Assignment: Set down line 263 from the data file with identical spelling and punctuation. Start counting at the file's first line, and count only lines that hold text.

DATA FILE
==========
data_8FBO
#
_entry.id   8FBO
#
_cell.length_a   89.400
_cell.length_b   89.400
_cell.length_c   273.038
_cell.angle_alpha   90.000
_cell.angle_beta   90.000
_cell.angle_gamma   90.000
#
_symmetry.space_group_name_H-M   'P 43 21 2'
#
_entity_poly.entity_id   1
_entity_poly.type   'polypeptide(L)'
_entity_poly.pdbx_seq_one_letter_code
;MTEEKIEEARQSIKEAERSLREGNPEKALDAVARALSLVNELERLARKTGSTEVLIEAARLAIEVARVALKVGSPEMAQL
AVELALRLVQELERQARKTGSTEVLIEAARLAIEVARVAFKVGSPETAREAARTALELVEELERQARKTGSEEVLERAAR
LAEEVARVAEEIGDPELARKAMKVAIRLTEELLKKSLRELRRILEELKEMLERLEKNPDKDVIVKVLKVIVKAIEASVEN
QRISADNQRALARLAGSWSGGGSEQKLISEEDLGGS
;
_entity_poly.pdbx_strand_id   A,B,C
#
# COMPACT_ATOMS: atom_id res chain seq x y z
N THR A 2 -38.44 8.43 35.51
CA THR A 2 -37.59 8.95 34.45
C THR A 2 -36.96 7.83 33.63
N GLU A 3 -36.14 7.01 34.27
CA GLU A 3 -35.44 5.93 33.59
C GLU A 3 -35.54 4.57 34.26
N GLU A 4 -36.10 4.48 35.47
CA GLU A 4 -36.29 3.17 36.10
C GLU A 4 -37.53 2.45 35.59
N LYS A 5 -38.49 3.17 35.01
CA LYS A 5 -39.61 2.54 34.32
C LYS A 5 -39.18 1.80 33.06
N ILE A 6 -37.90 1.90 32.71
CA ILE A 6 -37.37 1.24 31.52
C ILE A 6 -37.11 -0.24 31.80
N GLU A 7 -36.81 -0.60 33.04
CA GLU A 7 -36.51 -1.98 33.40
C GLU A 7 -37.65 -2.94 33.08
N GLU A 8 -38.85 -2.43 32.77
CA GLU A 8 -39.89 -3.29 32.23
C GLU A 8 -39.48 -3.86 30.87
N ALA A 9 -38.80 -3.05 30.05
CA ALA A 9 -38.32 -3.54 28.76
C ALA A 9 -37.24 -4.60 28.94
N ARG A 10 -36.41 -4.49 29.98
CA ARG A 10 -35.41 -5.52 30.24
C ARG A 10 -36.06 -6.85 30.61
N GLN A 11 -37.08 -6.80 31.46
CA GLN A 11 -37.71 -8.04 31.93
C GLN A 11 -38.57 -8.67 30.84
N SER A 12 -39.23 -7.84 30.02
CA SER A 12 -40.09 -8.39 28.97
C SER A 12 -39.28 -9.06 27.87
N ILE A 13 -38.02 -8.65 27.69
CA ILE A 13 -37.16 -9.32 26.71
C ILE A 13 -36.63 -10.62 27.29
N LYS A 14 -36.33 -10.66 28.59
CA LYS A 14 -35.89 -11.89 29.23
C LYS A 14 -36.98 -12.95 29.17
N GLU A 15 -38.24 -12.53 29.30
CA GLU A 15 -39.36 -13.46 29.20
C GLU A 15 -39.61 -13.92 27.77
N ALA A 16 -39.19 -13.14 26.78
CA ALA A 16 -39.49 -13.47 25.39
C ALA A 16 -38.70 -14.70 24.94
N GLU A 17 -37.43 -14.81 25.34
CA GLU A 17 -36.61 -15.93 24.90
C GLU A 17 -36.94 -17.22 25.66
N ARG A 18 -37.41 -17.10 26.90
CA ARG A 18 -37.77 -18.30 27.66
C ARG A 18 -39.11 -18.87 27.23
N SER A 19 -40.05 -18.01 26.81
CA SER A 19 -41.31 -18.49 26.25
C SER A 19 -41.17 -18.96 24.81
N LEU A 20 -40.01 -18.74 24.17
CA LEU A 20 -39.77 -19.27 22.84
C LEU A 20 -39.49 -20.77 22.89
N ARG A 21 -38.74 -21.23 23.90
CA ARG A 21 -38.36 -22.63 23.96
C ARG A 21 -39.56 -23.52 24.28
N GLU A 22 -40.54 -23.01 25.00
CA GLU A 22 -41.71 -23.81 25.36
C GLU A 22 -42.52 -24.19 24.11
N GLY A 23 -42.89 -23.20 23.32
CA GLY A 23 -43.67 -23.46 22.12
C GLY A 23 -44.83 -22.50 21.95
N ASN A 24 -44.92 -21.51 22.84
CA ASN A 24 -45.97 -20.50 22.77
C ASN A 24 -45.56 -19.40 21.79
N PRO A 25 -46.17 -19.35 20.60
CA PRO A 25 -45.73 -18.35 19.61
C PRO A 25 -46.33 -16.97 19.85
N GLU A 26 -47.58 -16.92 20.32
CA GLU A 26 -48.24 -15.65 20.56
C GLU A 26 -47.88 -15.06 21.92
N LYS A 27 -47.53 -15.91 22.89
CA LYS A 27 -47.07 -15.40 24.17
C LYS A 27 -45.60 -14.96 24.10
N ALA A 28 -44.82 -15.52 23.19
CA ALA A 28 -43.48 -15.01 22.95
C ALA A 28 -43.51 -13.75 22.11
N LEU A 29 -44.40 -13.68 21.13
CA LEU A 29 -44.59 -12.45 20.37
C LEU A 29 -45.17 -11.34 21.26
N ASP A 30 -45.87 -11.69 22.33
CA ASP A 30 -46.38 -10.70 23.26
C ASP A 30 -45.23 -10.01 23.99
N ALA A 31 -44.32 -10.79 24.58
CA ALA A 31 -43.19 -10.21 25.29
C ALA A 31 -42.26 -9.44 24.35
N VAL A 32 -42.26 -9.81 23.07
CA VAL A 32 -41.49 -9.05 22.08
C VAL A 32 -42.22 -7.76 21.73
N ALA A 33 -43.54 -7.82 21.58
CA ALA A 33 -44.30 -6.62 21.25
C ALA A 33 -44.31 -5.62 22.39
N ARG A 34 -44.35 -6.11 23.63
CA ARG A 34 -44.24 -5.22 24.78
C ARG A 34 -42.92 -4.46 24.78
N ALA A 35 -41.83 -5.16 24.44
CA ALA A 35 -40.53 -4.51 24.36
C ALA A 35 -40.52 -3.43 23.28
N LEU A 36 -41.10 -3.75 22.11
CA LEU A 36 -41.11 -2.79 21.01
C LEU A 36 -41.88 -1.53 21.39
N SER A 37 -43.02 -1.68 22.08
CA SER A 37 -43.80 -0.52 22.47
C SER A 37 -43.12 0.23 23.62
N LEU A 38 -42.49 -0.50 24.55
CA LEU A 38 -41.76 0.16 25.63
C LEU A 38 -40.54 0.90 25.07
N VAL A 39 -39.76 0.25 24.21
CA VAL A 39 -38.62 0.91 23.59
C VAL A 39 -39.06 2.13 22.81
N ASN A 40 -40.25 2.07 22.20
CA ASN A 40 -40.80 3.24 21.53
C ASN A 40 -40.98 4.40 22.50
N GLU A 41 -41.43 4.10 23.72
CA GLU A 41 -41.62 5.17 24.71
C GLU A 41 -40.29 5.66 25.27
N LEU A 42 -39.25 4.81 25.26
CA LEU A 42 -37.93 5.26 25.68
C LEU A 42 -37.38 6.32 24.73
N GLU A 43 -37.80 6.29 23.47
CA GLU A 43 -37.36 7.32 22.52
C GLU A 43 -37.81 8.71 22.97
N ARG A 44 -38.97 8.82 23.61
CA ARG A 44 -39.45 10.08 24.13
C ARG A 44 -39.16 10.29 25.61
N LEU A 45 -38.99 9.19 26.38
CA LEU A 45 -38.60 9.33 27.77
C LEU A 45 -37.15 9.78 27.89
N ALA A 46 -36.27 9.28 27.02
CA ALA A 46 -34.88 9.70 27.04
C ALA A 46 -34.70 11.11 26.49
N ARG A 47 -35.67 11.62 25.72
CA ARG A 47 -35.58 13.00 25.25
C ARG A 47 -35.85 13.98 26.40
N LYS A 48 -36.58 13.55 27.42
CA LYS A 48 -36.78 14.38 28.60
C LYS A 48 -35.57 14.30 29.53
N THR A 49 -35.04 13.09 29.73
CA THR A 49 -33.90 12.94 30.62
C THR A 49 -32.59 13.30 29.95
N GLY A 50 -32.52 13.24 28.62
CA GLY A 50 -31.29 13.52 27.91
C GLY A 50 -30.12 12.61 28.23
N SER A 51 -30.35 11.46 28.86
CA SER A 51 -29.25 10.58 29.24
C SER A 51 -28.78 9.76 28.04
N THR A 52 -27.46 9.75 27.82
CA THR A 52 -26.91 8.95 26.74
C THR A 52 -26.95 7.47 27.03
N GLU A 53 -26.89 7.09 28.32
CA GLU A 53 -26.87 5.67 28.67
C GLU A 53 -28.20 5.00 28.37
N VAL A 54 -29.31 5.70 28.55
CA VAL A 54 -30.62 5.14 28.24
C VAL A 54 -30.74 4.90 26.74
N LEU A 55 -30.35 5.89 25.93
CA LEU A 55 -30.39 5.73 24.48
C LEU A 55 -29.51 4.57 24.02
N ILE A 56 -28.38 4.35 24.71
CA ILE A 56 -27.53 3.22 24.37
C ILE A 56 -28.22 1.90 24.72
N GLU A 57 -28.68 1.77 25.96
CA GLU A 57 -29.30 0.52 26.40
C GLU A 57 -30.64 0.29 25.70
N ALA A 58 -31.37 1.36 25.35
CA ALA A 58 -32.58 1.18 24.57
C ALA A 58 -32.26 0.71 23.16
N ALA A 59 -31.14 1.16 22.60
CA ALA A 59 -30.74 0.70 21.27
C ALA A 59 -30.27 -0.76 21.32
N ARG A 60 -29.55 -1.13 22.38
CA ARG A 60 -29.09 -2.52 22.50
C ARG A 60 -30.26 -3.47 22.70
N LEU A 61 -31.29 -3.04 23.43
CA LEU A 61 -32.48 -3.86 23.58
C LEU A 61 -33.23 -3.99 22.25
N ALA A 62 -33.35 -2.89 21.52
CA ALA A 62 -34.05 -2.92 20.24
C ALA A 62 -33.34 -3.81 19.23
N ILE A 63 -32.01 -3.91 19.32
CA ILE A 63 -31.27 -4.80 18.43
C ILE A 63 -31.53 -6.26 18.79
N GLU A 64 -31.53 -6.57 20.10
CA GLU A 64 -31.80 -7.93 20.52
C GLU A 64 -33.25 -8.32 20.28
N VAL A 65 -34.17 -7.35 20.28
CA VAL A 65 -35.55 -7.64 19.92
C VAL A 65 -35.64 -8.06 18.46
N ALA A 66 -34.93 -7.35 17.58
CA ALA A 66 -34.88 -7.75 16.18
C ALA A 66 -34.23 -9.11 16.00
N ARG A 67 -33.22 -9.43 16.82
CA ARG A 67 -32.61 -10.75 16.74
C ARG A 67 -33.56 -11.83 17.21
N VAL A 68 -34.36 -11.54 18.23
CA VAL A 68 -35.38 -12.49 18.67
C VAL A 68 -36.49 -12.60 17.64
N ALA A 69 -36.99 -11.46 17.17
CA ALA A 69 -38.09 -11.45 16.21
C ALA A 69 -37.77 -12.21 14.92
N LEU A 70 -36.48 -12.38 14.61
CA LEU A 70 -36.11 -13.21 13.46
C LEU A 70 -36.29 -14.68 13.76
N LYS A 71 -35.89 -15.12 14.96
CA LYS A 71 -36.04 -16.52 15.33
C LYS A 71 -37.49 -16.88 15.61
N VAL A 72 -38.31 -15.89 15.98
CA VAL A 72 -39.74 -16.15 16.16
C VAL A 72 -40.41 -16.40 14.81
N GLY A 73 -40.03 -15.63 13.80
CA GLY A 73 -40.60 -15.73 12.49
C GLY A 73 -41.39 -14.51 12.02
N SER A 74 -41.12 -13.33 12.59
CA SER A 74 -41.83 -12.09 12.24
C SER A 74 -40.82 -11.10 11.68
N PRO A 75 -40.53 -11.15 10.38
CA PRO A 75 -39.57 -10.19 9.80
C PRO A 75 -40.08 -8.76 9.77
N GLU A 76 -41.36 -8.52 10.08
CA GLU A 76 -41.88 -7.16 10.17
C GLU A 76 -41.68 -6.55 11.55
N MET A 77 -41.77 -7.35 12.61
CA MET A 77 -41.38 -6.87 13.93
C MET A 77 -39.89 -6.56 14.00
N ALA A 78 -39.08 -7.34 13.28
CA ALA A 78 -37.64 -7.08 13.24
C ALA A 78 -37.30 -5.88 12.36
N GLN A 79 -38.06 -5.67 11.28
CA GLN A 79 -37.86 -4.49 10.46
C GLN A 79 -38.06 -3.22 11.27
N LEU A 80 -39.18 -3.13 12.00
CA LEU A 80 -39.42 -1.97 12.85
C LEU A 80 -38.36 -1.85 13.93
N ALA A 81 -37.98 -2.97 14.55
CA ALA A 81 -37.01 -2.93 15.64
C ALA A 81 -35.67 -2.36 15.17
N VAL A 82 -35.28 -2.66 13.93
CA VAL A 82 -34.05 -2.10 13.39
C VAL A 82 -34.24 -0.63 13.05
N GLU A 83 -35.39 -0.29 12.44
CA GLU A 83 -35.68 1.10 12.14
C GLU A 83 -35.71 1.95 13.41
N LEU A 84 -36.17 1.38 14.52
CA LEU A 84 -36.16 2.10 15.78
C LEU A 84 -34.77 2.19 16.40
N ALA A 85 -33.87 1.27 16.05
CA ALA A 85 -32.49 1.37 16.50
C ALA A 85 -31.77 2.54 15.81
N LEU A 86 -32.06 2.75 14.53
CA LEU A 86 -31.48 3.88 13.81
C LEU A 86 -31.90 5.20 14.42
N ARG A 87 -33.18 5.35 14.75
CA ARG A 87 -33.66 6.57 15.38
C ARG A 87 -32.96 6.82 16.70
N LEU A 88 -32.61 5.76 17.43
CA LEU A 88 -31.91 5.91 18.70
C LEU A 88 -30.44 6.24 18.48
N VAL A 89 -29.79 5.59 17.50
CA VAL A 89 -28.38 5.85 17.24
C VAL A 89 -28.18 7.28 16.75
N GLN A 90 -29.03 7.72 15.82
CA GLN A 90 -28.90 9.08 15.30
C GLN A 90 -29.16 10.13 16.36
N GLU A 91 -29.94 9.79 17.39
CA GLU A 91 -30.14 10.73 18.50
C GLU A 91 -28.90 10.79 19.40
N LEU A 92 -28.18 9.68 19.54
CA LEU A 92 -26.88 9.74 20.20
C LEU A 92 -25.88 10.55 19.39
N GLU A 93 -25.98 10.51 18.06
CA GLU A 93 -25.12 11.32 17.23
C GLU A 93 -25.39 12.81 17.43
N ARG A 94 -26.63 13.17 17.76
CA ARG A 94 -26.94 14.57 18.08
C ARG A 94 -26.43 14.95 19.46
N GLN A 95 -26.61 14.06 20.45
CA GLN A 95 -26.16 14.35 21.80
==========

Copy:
CA ALA A 81 -37.01 -2.93 15.64